Unilever-owned Ben & Jerry’s has reportedly lost a court bid to block a deal by the parent company that would allow ice-cream sales in the Israel-occupied West Bank.
In a case filed in the US District Court of Manhattan in July, judge Andrew Carter yesterday (22 August) denied Ben & Jerry’s request for a preliminary injunction, ruling the ice-cream maker failed to demonstrate it would ‘suffer irreparable harm’ from the sale of the ice-cream operations in the West Bank, news agencies Bloomberg and Reuters reported.
Unilever revealed in June it had entered an agreement to sell its Ben & Jerry’s operations in Israel to Avi Zinger, the owner of American Quality Products (AQP), the current Israel-based licensee.
Despite Unilever announcing the sale closed in June, Ben & Jerry’s argued the deal violated the two parties’ original merger and shareholder agreement as it sought through the courts to prevent the FMCG major and any third parties from selling its ice cream in the West Bank.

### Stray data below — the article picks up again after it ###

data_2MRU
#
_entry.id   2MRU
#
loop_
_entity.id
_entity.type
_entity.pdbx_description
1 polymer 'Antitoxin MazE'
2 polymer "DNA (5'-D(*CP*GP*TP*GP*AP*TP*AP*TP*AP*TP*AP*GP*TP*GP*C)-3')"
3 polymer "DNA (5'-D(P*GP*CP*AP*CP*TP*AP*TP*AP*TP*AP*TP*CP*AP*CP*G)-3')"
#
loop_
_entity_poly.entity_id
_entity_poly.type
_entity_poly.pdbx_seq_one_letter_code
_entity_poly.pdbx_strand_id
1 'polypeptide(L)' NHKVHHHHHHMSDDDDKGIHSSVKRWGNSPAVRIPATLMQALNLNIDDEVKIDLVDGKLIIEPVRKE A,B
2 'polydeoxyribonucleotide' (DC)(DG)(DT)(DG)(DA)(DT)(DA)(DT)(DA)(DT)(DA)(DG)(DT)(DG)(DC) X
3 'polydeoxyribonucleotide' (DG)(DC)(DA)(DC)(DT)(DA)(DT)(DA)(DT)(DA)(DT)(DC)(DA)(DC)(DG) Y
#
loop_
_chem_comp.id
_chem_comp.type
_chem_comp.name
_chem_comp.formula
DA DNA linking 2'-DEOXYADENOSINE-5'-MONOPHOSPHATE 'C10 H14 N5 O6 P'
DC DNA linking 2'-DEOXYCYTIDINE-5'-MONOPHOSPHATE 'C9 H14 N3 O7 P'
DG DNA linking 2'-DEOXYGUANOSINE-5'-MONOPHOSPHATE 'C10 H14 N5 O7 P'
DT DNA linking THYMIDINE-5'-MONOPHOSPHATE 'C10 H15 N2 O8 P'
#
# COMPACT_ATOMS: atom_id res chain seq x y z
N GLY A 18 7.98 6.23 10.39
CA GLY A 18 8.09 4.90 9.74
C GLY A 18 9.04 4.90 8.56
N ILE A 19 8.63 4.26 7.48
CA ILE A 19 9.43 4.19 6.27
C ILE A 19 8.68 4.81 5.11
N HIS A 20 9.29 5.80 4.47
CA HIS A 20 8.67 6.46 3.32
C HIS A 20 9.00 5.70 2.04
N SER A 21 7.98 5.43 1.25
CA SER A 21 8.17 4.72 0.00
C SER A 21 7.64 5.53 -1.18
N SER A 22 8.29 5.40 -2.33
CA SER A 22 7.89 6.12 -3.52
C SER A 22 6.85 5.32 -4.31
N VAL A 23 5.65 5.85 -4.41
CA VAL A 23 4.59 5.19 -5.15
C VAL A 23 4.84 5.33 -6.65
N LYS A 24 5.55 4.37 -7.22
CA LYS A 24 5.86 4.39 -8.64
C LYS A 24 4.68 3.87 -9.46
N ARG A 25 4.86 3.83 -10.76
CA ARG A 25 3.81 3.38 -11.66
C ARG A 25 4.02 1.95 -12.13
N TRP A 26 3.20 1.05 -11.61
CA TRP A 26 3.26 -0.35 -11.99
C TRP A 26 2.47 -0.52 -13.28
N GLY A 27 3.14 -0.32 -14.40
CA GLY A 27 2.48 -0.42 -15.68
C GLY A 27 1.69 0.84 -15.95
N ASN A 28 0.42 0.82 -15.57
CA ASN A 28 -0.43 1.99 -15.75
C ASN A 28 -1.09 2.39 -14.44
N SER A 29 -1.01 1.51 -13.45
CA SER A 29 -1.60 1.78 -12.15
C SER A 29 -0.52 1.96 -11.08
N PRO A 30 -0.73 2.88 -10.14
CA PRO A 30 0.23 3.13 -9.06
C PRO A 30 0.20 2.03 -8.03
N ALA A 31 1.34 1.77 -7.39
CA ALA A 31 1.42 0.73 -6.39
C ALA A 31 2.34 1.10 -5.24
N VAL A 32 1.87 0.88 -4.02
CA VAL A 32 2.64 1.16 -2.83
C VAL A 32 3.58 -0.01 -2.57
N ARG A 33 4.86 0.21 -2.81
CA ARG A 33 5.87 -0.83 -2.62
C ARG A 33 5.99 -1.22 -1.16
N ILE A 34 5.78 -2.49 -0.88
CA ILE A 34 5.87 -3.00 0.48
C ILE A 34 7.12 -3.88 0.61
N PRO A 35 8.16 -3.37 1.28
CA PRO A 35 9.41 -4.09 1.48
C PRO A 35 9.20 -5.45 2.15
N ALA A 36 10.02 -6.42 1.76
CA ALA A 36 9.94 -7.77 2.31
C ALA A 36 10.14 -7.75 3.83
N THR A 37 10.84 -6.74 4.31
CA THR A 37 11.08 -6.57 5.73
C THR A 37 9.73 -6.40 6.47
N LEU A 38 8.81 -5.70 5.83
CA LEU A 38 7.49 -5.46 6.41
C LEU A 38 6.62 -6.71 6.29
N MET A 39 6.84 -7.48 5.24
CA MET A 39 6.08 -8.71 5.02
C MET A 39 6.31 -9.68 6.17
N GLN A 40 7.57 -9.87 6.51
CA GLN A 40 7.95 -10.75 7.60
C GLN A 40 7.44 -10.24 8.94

Ben & Jerry’s had reportedly proposed that consumers might be given the wrong message if Zinger marketed new products after the Vermont-based ice-cream maker took the decision last year to exit the West Bank due to human rights concerns, a claim that caused a backlash in Israel.
However, Unilever had argued the new business arrangement with AQP entailed the sale of Ben & Jerry’s products “under its Hebrew and Arabic names throughout Israel and the West Bank under the full ownership of its current licensee”.
Nevertheless, judge Carter rejected Ben & Jerry’s claim that consumers might be confused as “too speculative”, the news agencies reported.
Unilever said it had “no comment to share” when contacted by Just Food today (23 August), while Ben & Jerry’s has yet to respond.
Previously, Unilever had argued it had the authority to enter a sale agreement with Zinger and AQP under the terms of the 2000 takeover. That, it said, gave the ice-cream maker and its independent board the rights to make decisions about its social mission, and gave the company the primary responsibility for financial and operational decision-making.